Seasonal changes in weather add an entirely different level of complexity.

Senior Technician Nick Sears repairs hardware at SCATE Ventures Inc.’s mining farm in Dallesport, Washington.

SCATE Ventures Inc.

Storms can cause power outages or other disruptions. According to Heller, machines can also overheat in summer, especially in companies that have switched to more powerful machines in the past two years.

SCATE’s Washington mine appears to work around this problem by using its own immersion cooling technology, which involves dipping bitcoin miners in a non-conductive liquid to dissipate heat, rather than relying on fans.

Train and get paid

Sears may not need a diploma to mine, but attending online training courses given by Chinese engineers who work for Bitmain has helped him a lot in repairing specialized mining equipment.

Last month, Sears and another employee took a virtual course on Bitmain to learn how to work on the ASIC chips on hashboards, as well as the power supplies on the S17s, one of the most popular machines used to mint Bitcoin today.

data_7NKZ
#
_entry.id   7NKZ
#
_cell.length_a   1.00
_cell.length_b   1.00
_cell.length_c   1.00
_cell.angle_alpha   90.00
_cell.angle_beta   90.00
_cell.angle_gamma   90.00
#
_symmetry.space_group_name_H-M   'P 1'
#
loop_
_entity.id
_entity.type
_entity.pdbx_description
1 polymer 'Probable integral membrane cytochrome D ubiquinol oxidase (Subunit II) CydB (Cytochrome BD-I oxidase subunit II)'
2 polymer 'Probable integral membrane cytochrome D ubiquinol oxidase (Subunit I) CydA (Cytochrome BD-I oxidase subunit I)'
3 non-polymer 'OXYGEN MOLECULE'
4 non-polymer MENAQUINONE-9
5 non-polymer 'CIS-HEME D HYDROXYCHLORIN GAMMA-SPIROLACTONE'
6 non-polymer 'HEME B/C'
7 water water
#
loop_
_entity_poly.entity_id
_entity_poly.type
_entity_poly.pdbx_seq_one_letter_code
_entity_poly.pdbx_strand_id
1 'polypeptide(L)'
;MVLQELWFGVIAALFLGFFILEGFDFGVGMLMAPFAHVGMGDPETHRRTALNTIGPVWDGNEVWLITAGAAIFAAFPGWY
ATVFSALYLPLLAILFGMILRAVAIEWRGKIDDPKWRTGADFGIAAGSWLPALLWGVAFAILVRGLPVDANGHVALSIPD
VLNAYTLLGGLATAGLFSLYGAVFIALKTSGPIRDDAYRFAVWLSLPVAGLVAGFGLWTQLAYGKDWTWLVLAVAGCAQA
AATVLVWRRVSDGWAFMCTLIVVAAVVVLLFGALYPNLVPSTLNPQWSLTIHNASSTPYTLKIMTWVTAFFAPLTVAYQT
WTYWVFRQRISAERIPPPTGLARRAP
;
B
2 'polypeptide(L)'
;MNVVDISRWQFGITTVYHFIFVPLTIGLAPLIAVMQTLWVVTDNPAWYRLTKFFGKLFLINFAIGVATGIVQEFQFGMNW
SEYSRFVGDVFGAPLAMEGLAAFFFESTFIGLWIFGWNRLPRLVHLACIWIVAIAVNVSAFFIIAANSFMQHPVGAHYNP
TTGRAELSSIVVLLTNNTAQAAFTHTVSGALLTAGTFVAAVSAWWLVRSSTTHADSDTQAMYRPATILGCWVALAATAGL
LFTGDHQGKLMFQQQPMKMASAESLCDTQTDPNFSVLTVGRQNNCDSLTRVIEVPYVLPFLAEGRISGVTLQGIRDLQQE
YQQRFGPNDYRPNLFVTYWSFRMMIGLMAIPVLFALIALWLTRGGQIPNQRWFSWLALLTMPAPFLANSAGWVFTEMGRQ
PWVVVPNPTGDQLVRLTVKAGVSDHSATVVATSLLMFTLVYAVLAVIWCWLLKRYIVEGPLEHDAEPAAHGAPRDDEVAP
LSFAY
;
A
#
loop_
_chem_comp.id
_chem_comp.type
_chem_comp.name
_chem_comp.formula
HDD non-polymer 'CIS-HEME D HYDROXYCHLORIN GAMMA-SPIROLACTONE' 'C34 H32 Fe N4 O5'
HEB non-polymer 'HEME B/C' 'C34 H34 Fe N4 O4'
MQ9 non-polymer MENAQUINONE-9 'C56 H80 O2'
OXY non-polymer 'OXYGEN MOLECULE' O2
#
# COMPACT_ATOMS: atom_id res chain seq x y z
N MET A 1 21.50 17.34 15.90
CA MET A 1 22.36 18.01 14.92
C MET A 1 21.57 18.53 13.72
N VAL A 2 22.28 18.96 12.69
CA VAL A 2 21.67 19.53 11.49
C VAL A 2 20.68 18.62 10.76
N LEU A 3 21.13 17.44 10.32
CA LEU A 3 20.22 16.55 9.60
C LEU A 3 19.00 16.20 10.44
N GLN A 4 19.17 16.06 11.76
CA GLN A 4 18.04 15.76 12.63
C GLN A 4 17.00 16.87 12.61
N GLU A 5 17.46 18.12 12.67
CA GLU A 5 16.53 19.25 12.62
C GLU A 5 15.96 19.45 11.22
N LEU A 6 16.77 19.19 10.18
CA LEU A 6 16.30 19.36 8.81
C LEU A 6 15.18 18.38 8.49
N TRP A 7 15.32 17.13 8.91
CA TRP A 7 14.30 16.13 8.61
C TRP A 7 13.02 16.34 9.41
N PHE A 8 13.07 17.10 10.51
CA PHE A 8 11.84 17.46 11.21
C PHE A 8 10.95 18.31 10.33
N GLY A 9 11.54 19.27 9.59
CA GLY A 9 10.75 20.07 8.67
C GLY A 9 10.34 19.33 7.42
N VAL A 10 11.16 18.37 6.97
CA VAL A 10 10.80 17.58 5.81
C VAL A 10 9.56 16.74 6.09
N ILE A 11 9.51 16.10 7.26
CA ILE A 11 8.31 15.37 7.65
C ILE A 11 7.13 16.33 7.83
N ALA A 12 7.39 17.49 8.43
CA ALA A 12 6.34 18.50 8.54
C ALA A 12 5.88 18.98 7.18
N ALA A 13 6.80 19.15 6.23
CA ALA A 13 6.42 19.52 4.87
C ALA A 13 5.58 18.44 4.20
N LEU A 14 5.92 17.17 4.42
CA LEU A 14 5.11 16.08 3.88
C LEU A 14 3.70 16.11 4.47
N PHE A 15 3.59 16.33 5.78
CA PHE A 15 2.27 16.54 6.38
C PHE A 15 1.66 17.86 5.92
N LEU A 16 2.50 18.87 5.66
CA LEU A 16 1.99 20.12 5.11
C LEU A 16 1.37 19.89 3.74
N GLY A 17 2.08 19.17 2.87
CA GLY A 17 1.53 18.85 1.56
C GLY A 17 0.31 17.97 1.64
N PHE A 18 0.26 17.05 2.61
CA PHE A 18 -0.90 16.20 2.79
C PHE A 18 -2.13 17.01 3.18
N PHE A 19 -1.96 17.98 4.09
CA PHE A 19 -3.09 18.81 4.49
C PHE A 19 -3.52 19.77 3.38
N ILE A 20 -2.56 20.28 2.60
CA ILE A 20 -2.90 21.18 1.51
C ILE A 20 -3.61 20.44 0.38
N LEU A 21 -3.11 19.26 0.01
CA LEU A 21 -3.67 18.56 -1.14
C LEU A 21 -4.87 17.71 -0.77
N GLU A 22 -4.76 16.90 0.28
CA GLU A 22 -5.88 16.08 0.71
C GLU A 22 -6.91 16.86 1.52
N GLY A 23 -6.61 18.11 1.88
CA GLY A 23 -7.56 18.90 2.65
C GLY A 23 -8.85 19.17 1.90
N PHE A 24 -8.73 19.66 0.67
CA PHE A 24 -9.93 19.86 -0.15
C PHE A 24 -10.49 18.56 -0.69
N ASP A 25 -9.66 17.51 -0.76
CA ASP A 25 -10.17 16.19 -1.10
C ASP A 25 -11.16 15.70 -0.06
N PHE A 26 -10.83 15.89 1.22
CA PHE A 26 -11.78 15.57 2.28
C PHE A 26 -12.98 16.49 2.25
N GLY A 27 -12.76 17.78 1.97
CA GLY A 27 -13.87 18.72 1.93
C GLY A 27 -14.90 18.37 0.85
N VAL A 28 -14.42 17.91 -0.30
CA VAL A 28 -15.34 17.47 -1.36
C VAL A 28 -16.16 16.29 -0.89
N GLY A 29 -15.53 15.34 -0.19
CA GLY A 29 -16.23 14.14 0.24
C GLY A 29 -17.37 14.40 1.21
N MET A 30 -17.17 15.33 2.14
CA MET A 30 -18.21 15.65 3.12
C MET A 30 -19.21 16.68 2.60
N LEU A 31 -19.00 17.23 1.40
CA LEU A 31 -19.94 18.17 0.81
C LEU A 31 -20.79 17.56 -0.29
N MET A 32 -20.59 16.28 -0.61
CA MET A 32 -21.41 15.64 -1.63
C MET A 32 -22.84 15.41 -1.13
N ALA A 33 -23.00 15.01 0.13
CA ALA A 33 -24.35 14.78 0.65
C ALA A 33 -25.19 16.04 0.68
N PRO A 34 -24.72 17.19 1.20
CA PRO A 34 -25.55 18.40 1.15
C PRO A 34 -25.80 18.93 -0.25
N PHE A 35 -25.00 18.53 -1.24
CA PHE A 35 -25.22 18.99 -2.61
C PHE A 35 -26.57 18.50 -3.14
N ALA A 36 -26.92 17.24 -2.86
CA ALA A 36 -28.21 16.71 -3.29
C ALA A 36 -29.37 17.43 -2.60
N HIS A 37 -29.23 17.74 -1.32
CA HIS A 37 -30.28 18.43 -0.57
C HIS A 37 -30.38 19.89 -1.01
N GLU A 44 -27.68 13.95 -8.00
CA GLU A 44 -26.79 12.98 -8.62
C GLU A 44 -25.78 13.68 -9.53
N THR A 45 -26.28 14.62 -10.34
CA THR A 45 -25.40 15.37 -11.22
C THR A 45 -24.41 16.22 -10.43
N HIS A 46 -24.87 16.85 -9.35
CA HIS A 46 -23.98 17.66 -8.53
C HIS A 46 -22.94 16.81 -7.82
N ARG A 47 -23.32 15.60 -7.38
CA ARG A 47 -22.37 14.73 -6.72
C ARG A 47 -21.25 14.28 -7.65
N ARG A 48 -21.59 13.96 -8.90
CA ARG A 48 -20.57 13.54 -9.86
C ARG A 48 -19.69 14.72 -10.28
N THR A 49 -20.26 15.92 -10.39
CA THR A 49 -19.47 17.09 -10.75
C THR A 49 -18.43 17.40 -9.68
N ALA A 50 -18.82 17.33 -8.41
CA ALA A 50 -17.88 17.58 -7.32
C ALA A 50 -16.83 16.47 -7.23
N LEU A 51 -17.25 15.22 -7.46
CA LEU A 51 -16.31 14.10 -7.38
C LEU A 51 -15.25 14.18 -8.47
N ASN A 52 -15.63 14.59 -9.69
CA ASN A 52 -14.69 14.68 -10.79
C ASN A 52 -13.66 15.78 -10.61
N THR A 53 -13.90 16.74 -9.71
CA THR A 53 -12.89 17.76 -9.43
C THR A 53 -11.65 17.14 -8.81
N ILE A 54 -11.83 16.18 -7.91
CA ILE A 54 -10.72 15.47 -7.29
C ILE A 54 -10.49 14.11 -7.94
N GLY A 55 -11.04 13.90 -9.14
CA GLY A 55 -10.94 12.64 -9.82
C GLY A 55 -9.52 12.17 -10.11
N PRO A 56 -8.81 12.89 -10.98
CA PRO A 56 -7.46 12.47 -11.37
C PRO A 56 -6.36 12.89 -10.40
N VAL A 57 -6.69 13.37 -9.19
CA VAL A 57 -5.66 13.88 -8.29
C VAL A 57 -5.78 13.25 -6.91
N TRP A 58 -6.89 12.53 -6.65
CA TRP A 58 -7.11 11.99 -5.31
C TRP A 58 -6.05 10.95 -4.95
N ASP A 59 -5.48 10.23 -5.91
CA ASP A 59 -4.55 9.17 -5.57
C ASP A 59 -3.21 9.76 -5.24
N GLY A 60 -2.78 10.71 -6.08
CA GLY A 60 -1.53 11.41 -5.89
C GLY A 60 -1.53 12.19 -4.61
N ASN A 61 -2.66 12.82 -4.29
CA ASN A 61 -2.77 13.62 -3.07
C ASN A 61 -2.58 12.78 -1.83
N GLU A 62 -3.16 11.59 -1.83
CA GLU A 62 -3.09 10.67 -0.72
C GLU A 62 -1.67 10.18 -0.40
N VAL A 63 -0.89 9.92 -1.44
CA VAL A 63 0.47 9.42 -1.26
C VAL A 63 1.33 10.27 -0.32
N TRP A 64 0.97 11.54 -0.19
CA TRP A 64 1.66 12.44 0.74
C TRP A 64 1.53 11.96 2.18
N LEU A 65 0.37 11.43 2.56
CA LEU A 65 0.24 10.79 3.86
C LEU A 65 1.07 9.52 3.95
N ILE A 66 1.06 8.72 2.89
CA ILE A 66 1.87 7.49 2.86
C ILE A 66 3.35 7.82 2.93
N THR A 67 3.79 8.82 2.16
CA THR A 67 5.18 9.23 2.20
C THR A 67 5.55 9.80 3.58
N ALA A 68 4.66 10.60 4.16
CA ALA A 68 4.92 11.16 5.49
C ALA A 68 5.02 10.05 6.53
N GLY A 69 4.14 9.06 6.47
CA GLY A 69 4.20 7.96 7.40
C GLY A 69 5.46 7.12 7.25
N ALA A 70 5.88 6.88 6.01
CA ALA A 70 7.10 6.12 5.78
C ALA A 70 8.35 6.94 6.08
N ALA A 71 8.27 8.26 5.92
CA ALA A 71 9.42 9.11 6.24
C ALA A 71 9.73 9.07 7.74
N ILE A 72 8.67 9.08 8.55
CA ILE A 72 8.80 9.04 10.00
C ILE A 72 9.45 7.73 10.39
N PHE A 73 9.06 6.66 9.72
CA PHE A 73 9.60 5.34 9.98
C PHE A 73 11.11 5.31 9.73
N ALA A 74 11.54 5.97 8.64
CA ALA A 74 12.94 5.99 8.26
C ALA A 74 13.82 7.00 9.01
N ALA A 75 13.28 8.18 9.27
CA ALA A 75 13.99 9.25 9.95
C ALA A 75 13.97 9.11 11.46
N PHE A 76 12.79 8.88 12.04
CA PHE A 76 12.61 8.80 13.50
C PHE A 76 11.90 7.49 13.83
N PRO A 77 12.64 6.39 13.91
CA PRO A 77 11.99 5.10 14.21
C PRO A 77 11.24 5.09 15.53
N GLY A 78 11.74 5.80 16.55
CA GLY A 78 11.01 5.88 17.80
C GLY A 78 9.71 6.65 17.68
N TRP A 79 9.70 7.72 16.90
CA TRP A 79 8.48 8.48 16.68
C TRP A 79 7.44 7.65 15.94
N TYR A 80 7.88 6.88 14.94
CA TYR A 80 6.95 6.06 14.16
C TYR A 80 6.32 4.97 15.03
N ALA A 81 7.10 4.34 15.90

“I have a maintenance repair certification, so I’ve been honing my skills in this category lately,” said Sears. “It certifies my knowledge and gives me access to purchase consumables and materials directly through Bitmain.”

Senior Technician Nick Sears at SCATE Ventures Inc. mining farm in Dallesport, Washington.

SCATE Ventures Inc.

Next, he hopes to take a personal class in Atlanta, Georgia to learn more about soldering. “The hard part is learning how to solder and disassemble a circuit board,” Sears said.

Sears’ boss, Scott Bennett, takes great care giving his team access to the resources they need to improve their jobs.